Planting Flowers in Auschwitz

“Who do you blame – the bystanders or the perpetrators?” a small boy with glasses at the back of the room asked.

As a granddaughter of Holocaust survivors, I had just finished presenting my grandparents’ stories to a classroom of 7th graders in Harlem.

I was used to getting questions about how my grandfather was able to rebuild his life in America after losing his entire family – except one brother – to the Nazi gas chambers. Students often also wanted to know more about my grandmother’s experience hiding in the mountains of Slovakia as a young child.

But this question was different. I paused for a moment, unsure of how to respond.

And then I remembered a story my grandfather had shared with me several years ago when my family visited Auschwitz.

My grandfather and I were walking along the train tracks at the entrance to the death camp, the same tracks that had brought him there just 65 years earlier, when he suddenly stopped and pointed to a flower.

“Sara, did you know that I used to plant flowers here?” he asked. I looked at him confused.

“A few days after I arrived at Auschwitz,” he continued, “a guard at the camp asked if anyone knew how to plant flowers. I raised my hand.”

As a result of volunteering to plant flowers at Auschwitz, he received an extra slice of bread per day. This went on for several weeks until one day a new transport of Jews arrived and some of the prisoners accidentally stumbled over the flowers that he had just planted.

“The guard saw this, and immediately demanded that I beat up the Jewish prisoners who had ruined my plantings,” my grandfather said, “But I refused.”

My grandfather could have been killed.  Instead, he was lucky – he lost the gardening job and the extra piece of bread.

I asked him why he refused the guard’s orders. “I owed it to myself and my fellow man to act like a human being,” he said. And that was it.

People often ask, “Where was God in Auschwitz?” But as Rabbi Abraham Joshua Heschel once wrote, “The question about Auschwitz is not where was God, but where was man.”

To be sure, there were righteous individuals. During the Holocaust thousands of non-Jews refused to be bystanders in the face of the evil that surrounded them. Many, including the family that hid my grandmother, risked their own lives and the lives of their families to rescue and save Jews.

But there were many more who did nothing, both in Europe and in the broader international community.

Many bystanders to the Holocaust claim that they were not aware of the horrible atrocities being committed by the Nazis. But researchers at the United States Holocaust Memorial Museum recently documented a staggering 42,500 Nazi ghettos and camps throughout Europe, spanning German-controlled areas from France to Russia and Germany itself.

And what of the British White Paper in May 1939, approved by the British Parliament, severely limiting Jewish entry into Palestine despite knowledge of the Nazi’s intent to exterminate European Jewry? Or what of the Roosevelt Administration’s failure to bomb the Auschwitz Birkenau death complex in the summer of 1944?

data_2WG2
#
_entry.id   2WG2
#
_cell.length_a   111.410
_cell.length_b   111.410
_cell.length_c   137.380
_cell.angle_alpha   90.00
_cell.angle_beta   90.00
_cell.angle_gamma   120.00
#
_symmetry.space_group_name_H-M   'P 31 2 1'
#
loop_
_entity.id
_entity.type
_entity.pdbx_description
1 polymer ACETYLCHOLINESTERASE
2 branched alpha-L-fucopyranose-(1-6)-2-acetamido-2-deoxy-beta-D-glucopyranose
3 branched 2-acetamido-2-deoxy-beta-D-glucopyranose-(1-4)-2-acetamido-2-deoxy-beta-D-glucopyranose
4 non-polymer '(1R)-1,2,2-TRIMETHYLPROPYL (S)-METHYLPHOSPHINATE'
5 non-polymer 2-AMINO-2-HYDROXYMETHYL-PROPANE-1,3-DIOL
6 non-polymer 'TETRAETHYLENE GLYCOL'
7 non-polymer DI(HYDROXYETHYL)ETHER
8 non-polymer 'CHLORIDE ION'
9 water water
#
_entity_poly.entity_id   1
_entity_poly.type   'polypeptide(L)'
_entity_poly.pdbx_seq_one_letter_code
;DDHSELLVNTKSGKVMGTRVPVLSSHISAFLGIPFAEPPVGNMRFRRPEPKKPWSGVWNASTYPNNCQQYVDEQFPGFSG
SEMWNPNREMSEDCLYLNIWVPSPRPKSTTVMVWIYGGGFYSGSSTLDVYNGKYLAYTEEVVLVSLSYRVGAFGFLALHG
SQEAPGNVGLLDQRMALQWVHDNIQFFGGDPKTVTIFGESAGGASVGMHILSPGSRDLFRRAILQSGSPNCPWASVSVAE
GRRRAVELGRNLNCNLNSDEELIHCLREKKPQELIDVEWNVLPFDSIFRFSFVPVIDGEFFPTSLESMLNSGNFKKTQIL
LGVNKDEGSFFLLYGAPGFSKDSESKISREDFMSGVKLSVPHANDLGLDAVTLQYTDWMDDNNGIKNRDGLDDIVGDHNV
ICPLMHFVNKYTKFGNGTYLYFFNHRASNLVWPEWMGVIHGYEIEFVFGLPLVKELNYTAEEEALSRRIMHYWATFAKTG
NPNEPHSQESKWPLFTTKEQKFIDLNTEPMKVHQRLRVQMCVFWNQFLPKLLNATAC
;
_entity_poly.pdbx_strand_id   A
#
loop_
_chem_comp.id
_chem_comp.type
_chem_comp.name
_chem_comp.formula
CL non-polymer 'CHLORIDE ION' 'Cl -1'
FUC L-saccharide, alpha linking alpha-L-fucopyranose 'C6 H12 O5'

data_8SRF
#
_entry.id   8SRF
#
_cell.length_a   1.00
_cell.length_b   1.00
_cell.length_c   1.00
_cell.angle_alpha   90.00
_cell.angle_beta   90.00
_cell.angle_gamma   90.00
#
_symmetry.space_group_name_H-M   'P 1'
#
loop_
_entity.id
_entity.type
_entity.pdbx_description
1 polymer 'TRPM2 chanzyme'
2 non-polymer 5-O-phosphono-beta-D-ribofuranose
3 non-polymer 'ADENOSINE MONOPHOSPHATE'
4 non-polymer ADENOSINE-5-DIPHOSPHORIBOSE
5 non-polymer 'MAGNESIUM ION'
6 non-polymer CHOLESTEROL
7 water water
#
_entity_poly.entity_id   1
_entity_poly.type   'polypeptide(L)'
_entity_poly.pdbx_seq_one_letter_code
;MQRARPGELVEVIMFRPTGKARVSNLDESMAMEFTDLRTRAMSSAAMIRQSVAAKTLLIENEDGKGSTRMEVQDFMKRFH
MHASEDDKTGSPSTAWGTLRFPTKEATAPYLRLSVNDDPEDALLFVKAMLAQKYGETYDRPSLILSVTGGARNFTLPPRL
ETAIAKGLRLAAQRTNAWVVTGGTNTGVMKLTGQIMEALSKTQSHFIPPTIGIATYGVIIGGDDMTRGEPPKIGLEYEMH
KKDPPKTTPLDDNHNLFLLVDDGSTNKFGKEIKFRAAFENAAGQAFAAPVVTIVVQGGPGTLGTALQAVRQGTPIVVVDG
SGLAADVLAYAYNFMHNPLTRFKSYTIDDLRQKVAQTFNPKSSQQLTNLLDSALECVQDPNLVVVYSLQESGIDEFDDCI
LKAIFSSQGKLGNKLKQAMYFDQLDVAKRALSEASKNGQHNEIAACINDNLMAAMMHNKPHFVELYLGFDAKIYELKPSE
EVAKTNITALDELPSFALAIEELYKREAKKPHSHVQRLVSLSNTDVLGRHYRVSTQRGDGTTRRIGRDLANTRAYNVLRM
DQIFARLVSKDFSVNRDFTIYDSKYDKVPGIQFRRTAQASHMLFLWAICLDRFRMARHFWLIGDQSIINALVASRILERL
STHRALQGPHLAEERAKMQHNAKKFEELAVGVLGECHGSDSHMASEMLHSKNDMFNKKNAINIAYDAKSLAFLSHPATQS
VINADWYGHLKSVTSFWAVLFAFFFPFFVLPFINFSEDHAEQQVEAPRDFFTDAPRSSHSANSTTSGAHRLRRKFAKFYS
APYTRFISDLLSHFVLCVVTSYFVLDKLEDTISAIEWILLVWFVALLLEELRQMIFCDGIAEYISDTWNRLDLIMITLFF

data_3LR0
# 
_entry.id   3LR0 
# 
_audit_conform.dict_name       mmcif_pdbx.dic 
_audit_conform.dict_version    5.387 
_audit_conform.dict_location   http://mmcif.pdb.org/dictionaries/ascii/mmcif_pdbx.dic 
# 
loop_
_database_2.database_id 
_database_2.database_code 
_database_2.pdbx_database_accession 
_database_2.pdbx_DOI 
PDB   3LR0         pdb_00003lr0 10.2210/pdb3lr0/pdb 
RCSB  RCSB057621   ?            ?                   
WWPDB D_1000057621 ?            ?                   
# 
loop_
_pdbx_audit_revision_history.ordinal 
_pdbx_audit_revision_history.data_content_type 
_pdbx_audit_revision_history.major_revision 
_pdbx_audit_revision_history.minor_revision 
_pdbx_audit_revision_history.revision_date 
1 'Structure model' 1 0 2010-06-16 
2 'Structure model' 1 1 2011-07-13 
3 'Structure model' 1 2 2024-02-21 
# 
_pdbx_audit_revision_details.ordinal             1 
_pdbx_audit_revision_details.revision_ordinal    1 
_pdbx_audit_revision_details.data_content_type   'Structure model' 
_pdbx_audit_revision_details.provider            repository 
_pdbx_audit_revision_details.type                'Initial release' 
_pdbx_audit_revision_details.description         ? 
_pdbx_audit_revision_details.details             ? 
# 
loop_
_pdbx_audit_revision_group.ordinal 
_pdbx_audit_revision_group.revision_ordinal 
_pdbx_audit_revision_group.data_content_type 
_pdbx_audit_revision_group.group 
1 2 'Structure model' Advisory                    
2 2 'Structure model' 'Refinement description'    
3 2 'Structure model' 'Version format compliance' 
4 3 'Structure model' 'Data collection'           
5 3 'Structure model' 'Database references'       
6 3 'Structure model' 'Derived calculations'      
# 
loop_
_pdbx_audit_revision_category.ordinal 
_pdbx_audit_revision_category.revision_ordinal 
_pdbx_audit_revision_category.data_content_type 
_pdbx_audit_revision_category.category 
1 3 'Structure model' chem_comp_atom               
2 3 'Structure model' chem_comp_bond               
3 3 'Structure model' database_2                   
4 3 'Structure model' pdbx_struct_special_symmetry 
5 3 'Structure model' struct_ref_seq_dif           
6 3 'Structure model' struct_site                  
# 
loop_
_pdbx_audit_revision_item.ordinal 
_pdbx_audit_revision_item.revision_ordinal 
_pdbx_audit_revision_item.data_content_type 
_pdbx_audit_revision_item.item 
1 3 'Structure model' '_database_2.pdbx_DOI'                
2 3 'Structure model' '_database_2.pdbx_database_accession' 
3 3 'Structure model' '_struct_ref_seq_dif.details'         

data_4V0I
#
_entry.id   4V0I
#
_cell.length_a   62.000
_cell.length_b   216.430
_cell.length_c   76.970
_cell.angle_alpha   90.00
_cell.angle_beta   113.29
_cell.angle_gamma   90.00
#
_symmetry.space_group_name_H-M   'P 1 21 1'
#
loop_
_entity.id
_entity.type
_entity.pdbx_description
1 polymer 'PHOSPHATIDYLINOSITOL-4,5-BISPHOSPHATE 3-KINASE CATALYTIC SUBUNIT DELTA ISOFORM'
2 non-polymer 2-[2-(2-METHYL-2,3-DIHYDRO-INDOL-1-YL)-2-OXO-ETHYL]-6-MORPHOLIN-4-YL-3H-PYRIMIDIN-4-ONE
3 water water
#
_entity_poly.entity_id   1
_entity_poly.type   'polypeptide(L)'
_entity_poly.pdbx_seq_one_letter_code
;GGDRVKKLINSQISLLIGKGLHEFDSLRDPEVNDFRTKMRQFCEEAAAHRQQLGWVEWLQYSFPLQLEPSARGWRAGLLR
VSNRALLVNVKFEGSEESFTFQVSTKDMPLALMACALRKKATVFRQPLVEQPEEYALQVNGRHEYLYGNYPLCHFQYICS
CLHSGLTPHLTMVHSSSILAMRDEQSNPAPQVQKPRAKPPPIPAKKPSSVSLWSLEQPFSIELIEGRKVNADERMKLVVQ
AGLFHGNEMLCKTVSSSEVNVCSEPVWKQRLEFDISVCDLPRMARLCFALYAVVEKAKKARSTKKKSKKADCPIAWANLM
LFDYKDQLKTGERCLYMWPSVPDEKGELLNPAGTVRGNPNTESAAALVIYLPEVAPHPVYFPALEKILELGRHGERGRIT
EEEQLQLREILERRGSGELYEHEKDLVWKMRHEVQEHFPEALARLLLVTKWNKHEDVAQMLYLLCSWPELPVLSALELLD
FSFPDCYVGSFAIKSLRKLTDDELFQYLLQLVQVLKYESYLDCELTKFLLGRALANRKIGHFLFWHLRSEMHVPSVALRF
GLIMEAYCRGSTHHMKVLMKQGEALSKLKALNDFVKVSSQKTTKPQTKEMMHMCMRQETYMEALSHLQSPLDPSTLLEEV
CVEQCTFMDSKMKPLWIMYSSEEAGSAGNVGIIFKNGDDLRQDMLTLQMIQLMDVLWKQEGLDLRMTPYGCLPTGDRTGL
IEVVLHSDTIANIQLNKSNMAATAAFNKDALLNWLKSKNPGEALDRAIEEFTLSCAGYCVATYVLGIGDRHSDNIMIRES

Two weeks ago during his trip to Israel, President Barack Obama listened as Rabbi Meir Lau, a survivor of Buchenwald and the former Chief Rabbi of Israel, spoke of reuniting a few years ago with one of the American soldiers who had liberated him. The retired brigadier general, Leo Hymas, had said, “Rabbi, I was one of the liberators of Buchenwald, I served with General Patton…I am asking you for forgiveness, for being late. We came too late.”

This year, Yom Hashoah coincides with the Commemoration of the 19th anniversary of the 1994 Genocide in Rwanda. In A Problem From Hell: America and the Age of Genocide, Samantha Power concludes, “the U.S. government knew enough about the genocide early on to save lives, but passed up countless opportunities to intervene.” The genocide in Rwanda could have been prevented. Instead close to a million Rwandans were murdered.

“Let there be no mistake,” Irwin Cotler, a Member of the Canadian Parliament wrote earlier this week, “Indifference and inaction always mean coming down on the side of the victimizer, never the victim.”

Today, on the 68th anniversary of the Shoah, we must come together and vow to speak up against racism, vow to speak up against hate, vow to speak up against anti-Semitism, vow to speak up against genocide.

As the generation of Holocaust survivors becomes fewer and fewer in numbers, it is becoming even more important that stories like my grandfather’s story – stories of survival and bravery – be shared and repeated over and over again. The stakes of remaining silent are too high.

I answered that 7th grader’s question in that Harlem classroom as best I could. I shared one of my grandfather’s stories, the one about planting flowers in Auschwitz. I hope the students in that classroom, the new generation, and also my generation, listen to the stories and tell the stories. I hope our generations “will not be late.”

About the Author
Sara Greenberg is pursuing a masters degree in public policy from the Harvard Kennedy School and a masters in business administration from Harvard Business School; she was born in Philadelphia, PA but has lived and worked in New York, Hong Kong, Beijing and Jerusalem